Like many of you I thought of Ferrari’s product bookends as LaFerrari and NotaFerrari. The California T changed my perspective and I have noticed that FCA is doing their best work ever when extending the lifespans of their models (I’ll talk about that in a different post). The subject of the moment is that I’m no longer seeing any need for the current Cali T to change forms for another 3 years. Let’s start with the biggest rival to the California T which is the Aston Martin DB11.

Design wise I’d call the two vehicles even. Right now the DB11 starts around $215,000 and you get an Aston Martin developed twin-turbo V12 engine producing 600 hp and 514 lb-ft of torque. All that power simply to move 4,000 lbs of purebred grand touring heritage up to 205 mph. Come to think of it, that top speed takes down a lot of “faster” cars.

Advertisement

The Ferrari California T, with its 552 hp and 557 lb-ft of torque producing twin-turbocharged V8, begins around $207,000 and weighs around 200 lbs less than the V12 DB11 (yes, power-retractable hardtop and all because V12s are heavy).

The reason I bring up the DB11 is because we know it will get a softtop convertible variant as well as an AMG V8-spec with power likely around the 520 hp / 550 lb-ft of torque range. That means we should see something that is hopefully similar to this pricing:

  • V8 DB11 - $190,000
  • V8 DB11 Convertible - $205,000
  • California T - $207,000
  • V12 DB11 - $215,000
  • California T HS - $216,000
  • V12 DB11 Convertible - $230,000

The Cali T is quicker than the DB11 but the Aston has freshness on its side which is equally important. The upcoming V8 DB11 should end up with a similar driving experience to the Cali T and I wouldnt be surprised when the V8 DB11 is faster than its V12 DB11 sibling in terms of acceleration. I say that because V12 vehicles have a completely different market concern which I call, “Aire over Aero.”

Advertisement

Now yes, you do have the Bentley Continental GT in this segment but it’s also kind of separate like the Mercedes S Coupe and SL. Plus you have cars like the Lexus LC, upcoming BMW 8-Series, and eventual Audi A9 which will all end up being great values by comparison to the Cali T and DB11. However, when you are low volume and high prestige, cars that do the same thing for $70,000 less won’t impact your clientele...unless they are really good...and get low production high performance branded levels...with convertible options...which they probably will...uhhhh, moving on!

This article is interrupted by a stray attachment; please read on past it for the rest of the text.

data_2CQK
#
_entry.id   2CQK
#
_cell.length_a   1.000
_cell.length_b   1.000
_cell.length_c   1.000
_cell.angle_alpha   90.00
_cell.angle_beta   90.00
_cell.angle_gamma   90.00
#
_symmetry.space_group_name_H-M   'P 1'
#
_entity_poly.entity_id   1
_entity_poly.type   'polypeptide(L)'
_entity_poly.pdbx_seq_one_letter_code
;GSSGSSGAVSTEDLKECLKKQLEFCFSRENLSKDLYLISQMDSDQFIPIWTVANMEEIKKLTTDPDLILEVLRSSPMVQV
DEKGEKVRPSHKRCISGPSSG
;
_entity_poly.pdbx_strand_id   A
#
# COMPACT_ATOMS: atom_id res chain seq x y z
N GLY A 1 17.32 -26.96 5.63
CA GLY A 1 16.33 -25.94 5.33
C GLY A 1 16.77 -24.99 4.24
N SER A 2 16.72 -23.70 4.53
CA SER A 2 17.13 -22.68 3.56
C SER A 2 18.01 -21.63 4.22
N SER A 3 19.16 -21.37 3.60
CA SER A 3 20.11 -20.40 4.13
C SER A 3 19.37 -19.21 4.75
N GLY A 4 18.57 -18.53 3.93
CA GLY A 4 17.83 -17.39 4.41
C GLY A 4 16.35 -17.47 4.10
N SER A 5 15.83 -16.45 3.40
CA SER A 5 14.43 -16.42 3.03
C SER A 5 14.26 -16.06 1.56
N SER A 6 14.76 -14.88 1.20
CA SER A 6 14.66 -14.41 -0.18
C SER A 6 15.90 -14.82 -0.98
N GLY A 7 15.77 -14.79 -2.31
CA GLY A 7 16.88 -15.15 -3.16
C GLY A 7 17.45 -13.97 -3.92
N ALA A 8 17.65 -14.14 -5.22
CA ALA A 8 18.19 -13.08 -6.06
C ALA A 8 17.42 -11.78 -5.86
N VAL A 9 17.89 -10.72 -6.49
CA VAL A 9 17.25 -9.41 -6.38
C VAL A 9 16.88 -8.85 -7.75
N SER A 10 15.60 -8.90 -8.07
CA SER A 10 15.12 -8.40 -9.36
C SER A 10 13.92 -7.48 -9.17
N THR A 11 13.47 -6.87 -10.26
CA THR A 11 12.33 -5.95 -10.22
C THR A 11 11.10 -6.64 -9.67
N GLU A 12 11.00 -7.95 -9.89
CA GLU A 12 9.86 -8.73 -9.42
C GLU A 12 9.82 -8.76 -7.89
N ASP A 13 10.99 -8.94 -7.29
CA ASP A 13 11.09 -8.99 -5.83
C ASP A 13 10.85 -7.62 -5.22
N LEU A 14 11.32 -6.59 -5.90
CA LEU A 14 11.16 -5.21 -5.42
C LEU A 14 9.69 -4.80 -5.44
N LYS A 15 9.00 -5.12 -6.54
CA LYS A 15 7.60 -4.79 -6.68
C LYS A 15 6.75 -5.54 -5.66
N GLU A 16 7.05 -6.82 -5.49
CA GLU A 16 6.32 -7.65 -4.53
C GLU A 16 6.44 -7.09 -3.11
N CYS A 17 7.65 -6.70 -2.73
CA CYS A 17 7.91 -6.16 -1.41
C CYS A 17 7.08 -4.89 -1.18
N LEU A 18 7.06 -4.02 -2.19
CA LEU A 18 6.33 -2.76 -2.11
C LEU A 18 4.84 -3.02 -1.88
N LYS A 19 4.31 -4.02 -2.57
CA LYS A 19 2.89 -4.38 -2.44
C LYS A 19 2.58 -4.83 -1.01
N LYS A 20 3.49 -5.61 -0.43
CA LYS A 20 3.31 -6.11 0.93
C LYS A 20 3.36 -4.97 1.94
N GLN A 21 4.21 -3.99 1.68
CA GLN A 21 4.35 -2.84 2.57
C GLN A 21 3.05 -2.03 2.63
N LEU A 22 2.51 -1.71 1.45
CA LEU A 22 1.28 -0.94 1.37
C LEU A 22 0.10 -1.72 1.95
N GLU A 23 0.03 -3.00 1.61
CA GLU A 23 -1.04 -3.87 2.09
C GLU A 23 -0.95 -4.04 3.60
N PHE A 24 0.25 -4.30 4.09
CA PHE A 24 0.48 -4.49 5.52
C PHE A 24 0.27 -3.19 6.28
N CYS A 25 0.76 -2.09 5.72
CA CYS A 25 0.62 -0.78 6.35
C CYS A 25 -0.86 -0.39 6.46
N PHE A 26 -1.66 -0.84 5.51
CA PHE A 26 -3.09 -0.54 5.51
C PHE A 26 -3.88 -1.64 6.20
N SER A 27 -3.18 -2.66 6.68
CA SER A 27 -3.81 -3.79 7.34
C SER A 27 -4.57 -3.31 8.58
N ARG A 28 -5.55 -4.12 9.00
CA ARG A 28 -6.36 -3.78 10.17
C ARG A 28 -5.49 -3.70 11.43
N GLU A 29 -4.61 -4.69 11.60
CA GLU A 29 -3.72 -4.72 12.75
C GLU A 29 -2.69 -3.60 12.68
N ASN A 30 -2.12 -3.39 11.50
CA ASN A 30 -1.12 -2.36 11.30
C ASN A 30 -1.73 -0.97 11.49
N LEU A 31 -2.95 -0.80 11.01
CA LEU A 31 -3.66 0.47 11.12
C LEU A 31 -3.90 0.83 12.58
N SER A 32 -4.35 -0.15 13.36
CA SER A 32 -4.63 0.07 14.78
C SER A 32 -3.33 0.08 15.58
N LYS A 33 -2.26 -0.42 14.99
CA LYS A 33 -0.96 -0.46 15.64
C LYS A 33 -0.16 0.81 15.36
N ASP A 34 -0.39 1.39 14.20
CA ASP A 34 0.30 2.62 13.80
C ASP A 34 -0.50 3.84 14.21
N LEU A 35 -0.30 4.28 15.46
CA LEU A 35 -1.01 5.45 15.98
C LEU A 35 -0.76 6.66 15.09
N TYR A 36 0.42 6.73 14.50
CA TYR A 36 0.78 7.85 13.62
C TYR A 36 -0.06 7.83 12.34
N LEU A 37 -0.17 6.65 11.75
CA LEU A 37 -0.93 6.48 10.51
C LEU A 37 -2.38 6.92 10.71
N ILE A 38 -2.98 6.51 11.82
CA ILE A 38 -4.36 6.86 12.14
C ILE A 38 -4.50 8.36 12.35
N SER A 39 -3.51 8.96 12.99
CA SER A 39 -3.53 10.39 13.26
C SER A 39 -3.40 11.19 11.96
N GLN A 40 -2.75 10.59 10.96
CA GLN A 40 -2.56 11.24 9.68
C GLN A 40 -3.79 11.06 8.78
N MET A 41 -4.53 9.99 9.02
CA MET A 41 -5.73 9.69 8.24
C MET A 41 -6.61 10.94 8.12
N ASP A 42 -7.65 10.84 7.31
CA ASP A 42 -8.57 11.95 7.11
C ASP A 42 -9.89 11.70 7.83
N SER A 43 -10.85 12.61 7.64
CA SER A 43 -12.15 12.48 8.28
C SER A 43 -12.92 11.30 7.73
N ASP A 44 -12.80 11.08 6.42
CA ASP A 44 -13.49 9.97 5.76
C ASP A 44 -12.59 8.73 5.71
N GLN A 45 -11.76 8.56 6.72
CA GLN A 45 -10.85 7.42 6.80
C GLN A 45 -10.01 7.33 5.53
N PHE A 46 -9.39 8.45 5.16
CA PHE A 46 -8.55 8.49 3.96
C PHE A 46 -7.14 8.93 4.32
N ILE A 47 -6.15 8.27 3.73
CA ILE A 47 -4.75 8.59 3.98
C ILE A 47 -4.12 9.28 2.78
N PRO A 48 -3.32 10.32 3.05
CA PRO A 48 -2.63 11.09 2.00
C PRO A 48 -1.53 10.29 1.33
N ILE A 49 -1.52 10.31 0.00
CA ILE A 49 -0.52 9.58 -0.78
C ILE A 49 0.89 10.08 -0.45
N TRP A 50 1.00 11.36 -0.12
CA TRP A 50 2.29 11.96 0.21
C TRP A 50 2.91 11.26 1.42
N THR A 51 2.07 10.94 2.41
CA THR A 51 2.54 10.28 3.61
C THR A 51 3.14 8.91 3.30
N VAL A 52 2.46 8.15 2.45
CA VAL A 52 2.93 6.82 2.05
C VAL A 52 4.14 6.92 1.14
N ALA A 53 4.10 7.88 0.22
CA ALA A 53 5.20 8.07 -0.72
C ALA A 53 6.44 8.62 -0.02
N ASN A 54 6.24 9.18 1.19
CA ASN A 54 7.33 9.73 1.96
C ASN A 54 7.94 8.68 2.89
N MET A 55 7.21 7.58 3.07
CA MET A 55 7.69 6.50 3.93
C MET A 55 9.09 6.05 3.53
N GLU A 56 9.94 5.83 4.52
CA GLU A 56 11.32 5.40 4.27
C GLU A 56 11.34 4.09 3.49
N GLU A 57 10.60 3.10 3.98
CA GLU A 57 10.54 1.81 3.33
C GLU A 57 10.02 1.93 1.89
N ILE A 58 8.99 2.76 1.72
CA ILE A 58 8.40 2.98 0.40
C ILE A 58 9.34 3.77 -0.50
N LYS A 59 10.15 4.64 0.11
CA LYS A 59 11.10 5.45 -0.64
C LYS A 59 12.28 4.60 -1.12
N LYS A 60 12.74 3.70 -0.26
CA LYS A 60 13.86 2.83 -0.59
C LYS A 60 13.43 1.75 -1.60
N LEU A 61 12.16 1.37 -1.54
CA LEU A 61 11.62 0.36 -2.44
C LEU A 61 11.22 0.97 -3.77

Either way, if Ferrari is bumping up production to 9,000 cars annually then I don’t see a reason to end the California T. I think there is still another 3 years in it for sure and plenty of room to offer an RMR Ferrari 296 Dino with that awesome 500 hp-plus 2.9L V6 for around $190,000. After that though we need something that relates to the GTC4. Not another wagon but definitely something with the engine up front, 2+2 seating, and AWD. I’m imagining a 2-door liftback with a two-section panoramic glassroof in which the front half can be removed. Something that can provide a fairly unique experience for the segment.

So I say let’s have the California stay in the market until the early 2020. Give it just one more touch up at the end of 2018, drop the bottom end and make the Handling Speciale package standard. Then “limit” production to 600 cars for that final 9 months starting in July 2019 as the California Finale. The DB12 should be out in 2023 so that would have the California successor’s mid-life rechristening right on top of the Aston hitting the market.